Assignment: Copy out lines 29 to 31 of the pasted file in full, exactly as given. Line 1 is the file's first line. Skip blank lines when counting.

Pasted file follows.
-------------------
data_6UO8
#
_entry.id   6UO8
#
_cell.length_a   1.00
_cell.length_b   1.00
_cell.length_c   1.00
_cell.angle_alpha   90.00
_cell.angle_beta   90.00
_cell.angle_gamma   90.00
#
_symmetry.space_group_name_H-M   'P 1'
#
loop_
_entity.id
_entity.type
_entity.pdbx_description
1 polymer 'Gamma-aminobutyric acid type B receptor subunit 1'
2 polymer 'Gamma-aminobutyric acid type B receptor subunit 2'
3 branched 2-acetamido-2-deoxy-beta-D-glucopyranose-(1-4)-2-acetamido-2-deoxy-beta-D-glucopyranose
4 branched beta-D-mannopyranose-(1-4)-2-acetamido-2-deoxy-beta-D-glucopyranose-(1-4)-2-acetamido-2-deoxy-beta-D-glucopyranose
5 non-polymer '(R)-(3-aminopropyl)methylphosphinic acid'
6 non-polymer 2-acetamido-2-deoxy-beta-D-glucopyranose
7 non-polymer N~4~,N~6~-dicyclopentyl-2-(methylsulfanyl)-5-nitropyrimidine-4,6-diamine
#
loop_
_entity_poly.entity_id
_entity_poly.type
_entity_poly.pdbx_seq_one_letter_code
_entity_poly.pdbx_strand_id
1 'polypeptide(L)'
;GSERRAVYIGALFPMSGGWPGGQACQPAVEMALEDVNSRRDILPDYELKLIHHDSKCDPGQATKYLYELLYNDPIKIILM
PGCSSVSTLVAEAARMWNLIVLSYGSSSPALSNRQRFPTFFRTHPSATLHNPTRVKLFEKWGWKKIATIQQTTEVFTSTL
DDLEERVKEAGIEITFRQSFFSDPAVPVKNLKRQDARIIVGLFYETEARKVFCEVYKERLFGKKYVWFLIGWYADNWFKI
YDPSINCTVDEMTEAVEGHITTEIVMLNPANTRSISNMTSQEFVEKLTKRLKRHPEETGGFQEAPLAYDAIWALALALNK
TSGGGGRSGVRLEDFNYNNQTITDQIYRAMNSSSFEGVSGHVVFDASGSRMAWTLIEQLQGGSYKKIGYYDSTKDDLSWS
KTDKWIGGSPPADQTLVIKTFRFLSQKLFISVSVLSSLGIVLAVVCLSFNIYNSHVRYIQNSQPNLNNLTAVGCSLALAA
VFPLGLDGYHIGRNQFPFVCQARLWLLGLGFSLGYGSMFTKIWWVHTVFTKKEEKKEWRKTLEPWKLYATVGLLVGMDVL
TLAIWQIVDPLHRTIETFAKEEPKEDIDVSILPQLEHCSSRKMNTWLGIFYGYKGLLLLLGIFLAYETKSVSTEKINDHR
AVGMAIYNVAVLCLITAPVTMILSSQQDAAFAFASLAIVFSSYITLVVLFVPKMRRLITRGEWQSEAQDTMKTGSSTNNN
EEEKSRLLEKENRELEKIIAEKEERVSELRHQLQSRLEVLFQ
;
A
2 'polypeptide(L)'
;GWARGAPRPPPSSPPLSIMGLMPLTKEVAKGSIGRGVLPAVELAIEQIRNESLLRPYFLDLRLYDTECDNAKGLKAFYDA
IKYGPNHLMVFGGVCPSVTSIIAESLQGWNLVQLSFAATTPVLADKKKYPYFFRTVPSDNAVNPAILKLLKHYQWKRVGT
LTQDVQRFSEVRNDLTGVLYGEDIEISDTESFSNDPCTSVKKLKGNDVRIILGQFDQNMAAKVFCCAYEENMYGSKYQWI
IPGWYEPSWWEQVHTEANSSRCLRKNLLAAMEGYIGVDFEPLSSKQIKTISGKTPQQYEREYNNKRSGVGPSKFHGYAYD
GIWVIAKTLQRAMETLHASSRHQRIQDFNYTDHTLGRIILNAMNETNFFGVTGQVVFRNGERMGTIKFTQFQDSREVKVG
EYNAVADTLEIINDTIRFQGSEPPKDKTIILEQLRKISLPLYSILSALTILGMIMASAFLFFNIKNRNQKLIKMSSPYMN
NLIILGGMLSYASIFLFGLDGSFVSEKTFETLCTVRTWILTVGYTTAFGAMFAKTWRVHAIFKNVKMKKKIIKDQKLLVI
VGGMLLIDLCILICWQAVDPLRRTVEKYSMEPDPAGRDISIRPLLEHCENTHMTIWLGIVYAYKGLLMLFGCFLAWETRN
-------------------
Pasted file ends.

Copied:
_entity_poly.pdbx_seq_one_letter_code
_entity_poly.pdbx_strand_id
1 'polypeptide(L)'